Only about 20-30 pages in the third 4th of the novel are weak. They are too abstract, miss the intense storied details of the rest of the memoir, and seem sort of thrown together.

Especially fascinating about his memoir, is the story of his unlikely rise to becoming the world's most well-paid writer. When one considers how London's had a spotty unfinished formal education, how he missed most of high school yet got accepted into college after cramming on his own in prep for the entrance exam but then dropped out after only one semester, his accomplishments are amazing. His prose is lucid, complex, poetic at times, incredibly good.

Barleycorn is well worth the read.

Another result of reading this is that I am much more strongly inclined to stop drinking in general, except when I have a little with Betsy for supper or out for a social event.

This book helps me see the horrific result that drinking has caused for multi-millions of humans, especially working men. I understand, again, why my mom so strongly opposed alcohol and why and how my two uncles were so deceived by drink and how it led to tragedy and wreck in their lives and their family’s lives.

In the last 5 years, I had forgotten all of that being too caught up in the fun side of having a glass once-in-a-while, after unexpectedly starting with that Category 5 Hurricane at Joe’s Crab Shack 8 years ago at Pacific Beach, California.

In the Light of Truth, Goodness, and Justice,

Dan Wilcox

Tuesday, May 3, 2022

After the Yellow Warning Light

At the stop before the exit
I hunch, feathered, on my late day perch
Above the overhead red light
Next to this enameled quick cam,

Black next to white,
I glance at the human tech
Then down its lens,
Wide the aperture
To the hectic-busy stopped cars

Gazing down through time
To their future deaths
These preoccupants
Too busy for this Present,
Way too many,
So it goes--

In the Light,

Dan Wilcox

Tuesday, April 12, 2022

What Fiction books have you read more than once, novels that inspired, even changed you?

Ones I’ve read (most at least 3 times) that have incredibly real characters, suspense, setting, and theme—novels that take you into another life,
where for 2 hours or more,
you live a different life in a different time and place,
totally forget your own life!
Novels that have such deep meaning that you reflect on their themes repeatedly,
novels that inspire or warn,
that leave you changed!


EXODUS by Leon Uris

WATCHERS by Dean Koontz



THE HOST by Stephanie Meyer

THE ORIGIN by Irving Stone



11/22/63 by Stephen King

THE COVENANT by James Michener

IN DUBIOUS BATTLE by John Steinbeck


BIRTHRIGHT by Nora Roberts

JANE EYRE by Currer Bell (Charlotte Bronte)

ADVENTURES OF HUCKLEBERRY FINN by Mark Twain (Samuel L. Clemens)

In the LIGHT of Truth and Goodness,

Dan Wilcox

Thursday, April 7, 2022

What are 10 nonfiction books that have had a major impact on your life-stance?

Ones that are the best you’ve read in your life?

Basis for the keen insights of human behavior in T.A. psychology by Dr. Eric Berne

Amazing life-stance views by famous philosopher and thinker Martin Gardner

Humorous, suspenseful intellectual travel through the history of human thought by Norwegian writer and educator Jostein Gaarder

Social-cultural history of America, how 4 British life-stances impacted most of us by historian David Hackett Fischer

An amazing time-space journey from the beginning at the Big Bang to the Present by famous astronomer Chris Impey

Explanations why multimillions of smart educated humans, in history and at present can so easily be misled, even to commit immoral and unjust
actions by the working-class thinker Eric Hoffer

Memoir of writer's Elie Wiesel’s tragic life in the Nazi Concentration Camps, including Aushwitz

Best how-to create book by artist Julie Cameron

Why are human societies so guilty of slaughter, injustice, abuse, etc. when individual humans are often kind and considerate of others by Reinhold Niebuhr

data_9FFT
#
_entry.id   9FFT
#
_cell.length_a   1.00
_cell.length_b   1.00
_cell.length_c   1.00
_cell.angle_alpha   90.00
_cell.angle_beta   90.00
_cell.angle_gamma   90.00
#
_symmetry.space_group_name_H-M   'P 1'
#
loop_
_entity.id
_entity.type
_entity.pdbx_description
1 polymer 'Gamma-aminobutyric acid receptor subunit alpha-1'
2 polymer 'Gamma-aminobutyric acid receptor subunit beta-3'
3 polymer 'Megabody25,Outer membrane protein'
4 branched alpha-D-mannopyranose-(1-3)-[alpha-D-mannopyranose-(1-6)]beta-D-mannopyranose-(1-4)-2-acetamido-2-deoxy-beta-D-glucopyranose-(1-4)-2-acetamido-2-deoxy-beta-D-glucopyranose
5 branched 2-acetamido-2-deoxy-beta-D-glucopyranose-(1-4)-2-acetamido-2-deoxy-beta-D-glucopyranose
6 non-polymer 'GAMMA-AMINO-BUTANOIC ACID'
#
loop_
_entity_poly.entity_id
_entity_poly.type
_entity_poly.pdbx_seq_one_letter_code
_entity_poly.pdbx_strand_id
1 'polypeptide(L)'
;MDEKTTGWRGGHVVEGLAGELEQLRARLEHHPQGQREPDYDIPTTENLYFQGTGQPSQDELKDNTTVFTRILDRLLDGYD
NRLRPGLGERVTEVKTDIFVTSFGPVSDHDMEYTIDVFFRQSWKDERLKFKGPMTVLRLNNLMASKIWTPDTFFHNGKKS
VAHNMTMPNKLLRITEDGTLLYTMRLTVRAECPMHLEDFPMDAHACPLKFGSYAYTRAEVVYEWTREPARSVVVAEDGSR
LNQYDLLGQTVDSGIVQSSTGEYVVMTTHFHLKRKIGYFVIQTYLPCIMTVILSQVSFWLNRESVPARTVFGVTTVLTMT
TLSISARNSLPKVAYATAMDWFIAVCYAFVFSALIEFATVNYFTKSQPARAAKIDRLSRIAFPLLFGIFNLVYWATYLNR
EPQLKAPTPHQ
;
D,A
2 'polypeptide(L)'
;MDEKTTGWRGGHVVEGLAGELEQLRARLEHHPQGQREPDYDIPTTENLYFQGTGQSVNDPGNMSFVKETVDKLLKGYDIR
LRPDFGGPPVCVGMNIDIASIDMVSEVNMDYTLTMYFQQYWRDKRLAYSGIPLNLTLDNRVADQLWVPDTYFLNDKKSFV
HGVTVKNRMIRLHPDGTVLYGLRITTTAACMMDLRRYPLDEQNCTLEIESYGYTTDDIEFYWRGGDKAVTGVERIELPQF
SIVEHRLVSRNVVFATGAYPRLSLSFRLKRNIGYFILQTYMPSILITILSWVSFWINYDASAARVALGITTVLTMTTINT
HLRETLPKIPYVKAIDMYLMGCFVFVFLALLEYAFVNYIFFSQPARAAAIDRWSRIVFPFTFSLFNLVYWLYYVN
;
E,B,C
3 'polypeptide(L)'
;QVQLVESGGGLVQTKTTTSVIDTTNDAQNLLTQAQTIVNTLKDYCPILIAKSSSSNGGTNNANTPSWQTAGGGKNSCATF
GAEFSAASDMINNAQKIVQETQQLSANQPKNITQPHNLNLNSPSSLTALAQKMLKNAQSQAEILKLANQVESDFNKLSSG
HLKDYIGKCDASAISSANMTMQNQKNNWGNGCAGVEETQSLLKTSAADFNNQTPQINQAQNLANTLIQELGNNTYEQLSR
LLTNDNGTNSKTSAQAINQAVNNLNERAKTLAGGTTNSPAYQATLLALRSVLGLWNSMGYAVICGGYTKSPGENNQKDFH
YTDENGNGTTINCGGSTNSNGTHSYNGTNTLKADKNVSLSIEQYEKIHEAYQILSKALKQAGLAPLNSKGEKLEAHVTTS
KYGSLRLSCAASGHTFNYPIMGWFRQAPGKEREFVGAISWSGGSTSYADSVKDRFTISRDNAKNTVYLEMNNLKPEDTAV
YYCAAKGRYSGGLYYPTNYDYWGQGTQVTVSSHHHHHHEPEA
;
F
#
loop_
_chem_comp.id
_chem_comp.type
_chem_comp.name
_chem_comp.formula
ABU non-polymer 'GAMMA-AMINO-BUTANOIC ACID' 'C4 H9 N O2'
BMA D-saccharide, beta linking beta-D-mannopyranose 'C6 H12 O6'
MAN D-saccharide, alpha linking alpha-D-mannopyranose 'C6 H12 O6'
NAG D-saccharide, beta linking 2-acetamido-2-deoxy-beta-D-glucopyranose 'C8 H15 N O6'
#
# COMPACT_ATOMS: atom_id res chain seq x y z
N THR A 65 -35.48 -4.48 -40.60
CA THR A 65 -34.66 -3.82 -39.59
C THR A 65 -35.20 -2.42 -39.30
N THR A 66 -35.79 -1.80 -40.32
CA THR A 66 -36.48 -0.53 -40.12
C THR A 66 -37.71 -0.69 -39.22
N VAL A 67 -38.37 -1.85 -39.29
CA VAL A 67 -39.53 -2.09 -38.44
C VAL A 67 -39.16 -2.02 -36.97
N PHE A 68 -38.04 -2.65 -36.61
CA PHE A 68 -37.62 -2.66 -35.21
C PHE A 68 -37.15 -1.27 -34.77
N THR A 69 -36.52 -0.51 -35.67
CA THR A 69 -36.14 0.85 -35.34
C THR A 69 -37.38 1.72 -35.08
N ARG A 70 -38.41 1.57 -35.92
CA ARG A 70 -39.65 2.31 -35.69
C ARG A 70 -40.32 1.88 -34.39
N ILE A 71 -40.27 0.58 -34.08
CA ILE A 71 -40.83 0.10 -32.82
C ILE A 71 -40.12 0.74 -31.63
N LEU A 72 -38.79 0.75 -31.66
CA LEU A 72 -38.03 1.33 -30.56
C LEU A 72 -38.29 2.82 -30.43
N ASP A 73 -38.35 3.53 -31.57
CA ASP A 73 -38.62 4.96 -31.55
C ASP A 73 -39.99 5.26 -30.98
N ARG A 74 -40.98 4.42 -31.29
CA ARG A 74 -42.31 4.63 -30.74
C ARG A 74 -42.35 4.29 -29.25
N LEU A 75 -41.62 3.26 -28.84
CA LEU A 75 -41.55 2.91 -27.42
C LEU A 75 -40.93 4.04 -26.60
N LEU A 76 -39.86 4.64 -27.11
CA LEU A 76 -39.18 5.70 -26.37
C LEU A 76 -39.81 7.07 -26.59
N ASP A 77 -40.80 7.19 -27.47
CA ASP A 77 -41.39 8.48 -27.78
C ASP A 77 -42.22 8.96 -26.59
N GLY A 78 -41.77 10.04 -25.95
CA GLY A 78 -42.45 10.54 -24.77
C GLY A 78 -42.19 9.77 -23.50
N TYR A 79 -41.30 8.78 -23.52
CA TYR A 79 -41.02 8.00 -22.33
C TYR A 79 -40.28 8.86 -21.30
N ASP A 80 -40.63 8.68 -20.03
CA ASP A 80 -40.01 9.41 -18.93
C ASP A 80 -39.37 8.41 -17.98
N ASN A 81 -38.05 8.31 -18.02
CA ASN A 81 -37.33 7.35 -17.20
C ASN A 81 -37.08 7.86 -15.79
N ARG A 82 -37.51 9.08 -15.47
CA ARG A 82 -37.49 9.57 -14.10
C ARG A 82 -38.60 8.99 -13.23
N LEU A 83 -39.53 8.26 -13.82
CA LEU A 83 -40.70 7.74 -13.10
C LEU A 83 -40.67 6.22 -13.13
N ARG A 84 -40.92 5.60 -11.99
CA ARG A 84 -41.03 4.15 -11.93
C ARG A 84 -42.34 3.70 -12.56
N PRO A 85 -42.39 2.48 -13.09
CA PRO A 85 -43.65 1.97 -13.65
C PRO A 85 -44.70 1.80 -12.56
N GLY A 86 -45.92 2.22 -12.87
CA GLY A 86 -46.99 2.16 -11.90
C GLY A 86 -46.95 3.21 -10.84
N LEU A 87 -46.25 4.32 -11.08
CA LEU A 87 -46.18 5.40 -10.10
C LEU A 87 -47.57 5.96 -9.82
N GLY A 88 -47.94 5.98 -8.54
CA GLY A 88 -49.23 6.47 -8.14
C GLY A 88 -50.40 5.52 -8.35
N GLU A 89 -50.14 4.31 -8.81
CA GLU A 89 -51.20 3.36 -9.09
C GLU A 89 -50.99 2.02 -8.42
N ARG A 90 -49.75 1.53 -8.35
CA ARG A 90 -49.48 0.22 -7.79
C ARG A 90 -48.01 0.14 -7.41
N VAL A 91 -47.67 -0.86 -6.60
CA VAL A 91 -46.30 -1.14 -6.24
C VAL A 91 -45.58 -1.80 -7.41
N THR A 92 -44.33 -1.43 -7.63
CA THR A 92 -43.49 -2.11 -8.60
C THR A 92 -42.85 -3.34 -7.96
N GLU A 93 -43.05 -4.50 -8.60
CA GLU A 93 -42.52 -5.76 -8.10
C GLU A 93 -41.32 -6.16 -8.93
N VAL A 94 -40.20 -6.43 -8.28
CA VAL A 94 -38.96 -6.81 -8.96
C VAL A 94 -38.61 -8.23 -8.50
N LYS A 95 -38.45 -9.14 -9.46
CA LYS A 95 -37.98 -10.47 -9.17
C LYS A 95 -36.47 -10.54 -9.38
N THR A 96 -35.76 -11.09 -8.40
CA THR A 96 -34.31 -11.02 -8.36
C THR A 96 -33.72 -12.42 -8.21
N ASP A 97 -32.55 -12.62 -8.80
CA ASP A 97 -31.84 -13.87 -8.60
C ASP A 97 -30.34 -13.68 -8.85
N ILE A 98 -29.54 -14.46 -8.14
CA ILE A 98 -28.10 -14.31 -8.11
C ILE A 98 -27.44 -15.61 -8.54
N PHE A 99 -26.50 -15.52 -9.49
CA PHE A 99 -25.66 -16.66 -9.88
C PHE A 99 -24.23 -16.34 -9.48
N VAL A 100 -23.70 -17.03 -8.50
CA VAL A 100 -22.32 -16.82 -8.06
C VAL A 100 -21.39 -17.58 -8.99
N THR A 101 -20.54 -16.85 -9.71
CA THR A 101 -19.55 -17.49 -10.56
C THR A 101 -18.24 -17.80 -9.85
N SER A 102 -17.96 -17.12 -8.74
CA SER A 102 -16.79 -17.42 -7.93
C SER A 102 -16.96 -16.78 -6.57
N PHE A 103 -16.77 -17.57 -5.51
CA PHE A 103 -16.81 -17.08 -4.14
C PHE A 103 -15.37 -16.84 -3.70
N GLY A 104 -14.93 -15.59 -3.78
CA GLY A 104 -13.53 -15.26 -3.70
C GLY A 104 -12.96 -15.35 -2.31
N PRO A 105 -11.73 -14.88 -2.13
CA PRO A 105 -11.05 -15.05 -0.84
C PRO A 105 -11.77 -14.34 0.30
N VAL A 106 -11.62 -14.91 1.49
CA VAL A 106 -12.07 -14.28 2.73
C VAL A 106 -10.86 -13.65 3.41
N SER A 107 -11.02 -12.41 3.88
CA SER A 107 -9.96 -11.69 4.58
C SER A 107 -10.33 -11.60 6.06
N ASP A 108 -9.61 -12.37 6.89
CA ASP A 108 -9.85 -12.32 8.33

Powerful history and commentary on the Society of Friends by Howard Brinton, that emphasizes 4 centering ways of truthful living: mystical, evangelical, rational, and social.

Deep, introspective understandings of what it means to pray, not for things, but for truth by Thomas Merton

Deep insights into what it means follow Jesus by the German thinker Dietrich Bonhoeffer

Note: I couldn’t get it down to 10. And, of course, there are many other deep nonfiction books that have had great influence on my life. But here’s the ones I came up with today:-)
Some I’ve read 2-7 times!

In the LIGHT of the GOOD, the TRUE,

Dan Wilcox

Sunday, April 3, 2022

Retreaded, not yet board and carded


I’m retreaded but road-tired,
Rolling across cantankerous land
Though, thank heavens—knock around
On pavement
And redwood,
Not yet sent off to a ‘board and card’ mansion,

You know where decks and bingo
“Was a dog…” chips or
Define the tokened measures of your/our life--

Or where, too
Reclining and breathing entertain you/us.

Or tipped-wobbly with 4-wheels and unfeeling-ed feet
I walker about at Morro Strand beach-coast
Staggering in wonder...
Until my brief spark of awed experience embers out


This cosmos Ultimately

In the LIGHT,
Dan Wilcox

Saturday, March 19, 2022

The Good and Letting Go of Temporaries

For Goodness Sake

Throwing away clogged chests of keepsakes,
Raking out cluttered drawers of dead objects
Including a plastic modeled ’57 Cadillac
In a faded blue hobby shop box,
Wondering why I hoarded all this lifeless stuff

Childhood items, once precious, without memory,
Forsaking cobwebbed, dusty dead things
A colorful but broken beaded neck chain
From where—my mission on the Cheyenne Reservation
Or maybe a childhood week at Nemaha Baptist Camp?

Folders of impersonal letters and receipts
Depleting musty cabinets of shrouded sheets
Showing our past giving to outreach and missions
A gray-scaled photo of World Vision’s child,
Srongkeit who grew to manhood far long ago;

Cleaning out grubby shelves of faded news magazines,
Endless bookcases dead full for too many years;
I thunk-drop foldered objects into the recycle bin
They clutter down to a grayed bottom
Falling from our noisy lessening lives,
Me no longer trying to save our past.

Last, but certainly vaguest of gagged all,
Reluctantly letting go of deceased beliefs
Tightly held doctrines so for wanted shelter
But now proven wrong, my impacted mind
I break open; beliefs slip-slide down, sinking to oblivion;
From my upturned minded tumbler, mental mug.

And finally, too, my senses, gut, left leg, skin and joints
Cycle down unwilling objects soon to be forsaken
Yet trying to hold identity from its final demise
The inevitable forsaken descending into the cosmic ‘has bin’
Of former living; billions gone; nothing ever lasts—

Except for

--Dan Wilcox

First published in Word Catalyst Magazine